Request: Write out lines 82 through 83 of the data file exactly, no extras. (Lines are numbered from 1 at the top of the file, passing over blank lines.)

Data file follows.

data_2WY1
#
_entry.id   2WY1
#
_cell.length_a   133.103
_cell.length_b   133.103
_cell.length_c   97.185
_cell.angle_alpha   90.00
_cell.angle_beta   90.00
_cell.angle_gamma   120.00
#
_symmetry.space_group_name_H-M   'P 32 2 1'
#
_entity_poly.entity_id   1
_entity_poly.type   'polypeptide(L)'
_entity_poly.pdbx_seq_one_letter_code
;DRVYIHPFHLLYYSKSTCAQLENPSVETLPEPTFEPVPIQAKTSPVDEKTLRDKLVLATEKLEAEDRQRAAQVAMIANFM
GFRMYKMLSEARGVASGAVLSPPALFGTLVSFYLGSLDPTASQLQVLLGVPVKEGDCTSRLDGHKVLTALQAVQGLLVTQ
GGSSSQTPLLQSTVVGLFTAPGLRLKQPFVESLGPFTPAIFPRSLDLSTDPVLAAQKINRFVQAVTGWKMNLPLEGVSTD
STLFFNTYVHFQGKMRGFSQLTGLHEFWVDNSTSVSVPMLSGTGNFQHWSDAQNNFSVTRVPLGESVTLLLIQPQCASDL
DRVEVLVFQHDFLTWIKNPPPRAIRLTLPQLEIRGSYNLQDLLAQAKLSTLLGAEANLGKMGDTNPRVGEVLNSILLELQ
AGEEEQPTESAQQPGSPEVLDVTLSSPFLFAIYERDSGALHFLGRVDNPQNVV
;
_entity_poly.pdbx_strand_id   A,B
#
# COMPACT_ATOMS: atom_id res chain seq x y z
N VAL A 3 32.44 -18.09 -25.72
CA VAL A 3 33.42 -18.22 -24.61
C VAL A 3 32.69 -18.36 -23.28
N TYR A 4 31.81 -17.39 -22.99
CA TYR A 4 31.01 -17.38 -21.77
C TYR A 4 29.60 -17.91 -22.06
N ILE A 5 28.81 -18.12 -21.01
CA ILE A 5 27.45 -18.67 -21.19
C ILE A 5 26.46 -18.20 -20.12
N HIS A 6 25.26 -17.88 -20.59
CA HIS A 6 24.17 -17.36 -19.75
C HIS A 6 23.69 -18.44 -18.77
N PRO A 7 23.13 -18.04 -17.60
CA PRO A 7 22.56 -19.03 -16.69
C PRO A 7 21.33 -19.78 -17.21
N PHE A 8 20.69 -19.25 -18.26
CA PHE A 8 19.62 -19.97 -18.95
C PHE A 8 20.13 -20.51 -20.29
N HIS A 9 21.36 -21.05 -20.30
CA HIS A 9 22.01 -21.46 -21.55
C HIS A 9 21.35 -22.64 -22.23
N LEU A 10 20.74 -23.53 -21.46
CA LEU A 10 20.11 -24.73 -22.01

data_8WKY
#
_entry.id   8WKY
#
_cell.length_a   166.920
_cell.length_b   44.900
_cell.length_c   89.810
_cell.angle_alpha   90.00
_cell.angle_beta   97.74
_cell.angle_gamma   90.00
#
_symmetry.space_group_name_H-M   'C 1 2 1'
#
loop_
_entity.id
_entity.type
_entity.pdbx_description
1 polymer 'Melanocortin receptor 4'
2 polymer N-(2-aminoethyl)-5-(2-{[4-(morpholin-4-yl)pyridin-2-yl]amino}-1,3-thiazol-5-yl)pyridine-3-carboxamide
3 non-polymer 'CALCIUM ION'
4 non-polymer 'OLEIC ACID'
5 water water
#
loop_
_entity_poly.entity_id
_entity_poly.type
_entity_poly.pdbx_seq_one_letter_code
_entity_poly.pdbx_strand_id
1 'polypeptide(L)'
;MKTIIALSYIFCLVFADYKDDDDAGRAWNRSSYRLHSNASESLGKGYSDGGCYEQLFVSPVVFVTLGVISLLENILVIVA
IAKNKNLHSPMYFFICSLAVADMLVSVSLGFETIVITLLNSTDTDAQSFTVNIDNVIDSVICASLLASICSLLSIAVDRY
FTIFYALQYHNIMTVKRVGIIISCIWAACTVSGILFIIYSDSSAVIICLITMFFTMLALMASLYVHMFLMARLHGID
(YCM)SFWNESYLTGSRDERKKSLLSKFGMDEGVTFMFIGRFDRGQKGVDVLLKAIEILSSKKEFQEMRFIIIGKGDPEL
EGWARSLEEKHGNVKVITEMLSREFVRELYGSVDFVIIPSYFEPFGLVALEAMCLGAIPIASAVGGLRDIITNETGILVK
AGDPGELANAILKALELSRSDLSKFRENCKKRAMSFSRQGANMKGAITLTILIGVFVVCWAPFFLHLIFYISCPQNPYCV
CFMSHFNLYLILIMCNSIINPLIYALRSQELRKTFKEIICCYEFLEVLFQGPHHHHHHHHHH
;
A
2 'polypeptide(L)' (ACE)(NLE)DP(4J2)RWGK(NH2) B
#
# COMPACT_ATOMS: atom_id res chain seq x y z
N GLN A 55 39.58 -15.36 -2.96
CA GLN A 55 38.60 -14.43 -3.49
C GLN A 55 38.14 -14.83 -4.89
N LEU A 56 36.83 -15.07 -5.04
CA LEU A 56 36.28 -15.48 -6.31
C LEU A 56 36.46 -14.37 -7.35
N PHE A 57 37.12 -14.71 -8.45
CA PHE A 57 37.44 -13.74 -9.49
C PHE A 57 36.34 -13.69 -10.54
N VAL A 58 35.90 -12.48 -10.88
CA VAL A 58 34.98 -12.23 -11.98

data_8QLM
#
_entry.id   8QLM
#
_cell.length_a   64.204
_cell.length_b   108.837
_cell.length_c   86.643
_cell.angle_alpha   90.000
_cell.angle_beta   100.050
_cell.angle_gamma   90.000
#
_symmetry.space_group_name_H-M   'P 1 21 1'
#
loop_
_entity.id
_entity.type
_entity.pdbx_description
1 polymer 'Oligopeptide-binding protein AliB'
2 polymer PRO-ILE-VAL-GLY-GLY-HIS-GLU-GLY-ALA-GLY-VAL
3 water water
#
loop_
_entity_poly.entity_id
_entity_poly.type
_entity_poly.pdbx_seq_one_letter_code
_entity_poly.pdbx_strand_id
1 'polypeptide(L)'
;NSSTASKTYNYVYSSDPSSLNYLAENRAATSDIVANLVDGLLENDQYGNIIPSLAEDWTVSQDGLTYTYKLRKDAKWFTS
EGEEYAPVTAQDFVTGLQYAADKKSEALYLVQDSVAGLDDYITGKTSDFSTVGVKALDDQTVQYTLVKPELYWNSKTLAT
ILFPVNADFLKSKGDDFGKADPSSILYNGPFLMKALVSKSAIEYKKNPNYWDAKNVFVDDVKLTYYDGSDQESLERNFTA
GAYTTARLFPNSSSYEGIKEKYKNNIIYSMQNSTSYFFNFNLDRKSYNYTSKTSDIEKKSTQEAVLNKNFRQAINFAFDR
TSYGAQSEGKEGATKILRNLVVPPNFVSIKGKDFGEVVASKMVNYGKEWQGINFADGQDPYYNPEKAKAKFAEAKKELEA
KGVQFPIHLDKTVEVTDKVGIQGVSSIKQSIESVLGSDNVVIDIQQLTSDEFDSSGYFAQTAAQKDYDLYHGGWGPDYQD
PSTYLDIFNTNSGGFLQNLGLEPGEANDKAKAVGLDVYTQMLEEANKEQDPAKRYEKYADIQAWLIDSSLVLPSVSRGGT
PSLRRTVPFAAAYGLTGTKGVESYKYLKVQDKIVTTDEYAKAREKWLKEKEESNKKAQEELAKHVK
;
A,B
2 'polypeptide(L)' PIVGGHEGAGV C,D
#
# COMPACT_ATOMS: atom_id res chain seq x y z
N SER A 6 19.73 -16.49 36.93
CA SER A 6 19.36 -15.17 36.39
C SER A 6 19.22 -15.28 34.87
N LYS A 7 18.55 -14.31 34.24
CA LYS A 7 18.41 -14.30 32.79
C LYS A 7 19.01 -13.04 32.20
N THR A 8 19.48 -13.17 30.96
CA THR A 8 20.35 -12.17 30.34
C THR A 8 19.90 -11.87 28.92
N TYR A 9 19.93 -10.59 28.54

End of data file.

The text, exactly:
(YCM)SFWNESYLTGSRDERKKSLLSKFGMDEGVTFMFIGRFDRGQKGVDVLLKAIEILSSKKEFQEMRFIIIGKGDPEL
EGWARSLEEKHGNVKVITEMLSREFVRELYGSVDFVIIPSYFEPFGLVALEAMCLGAIPIASAVGGLRDIITNETGILVK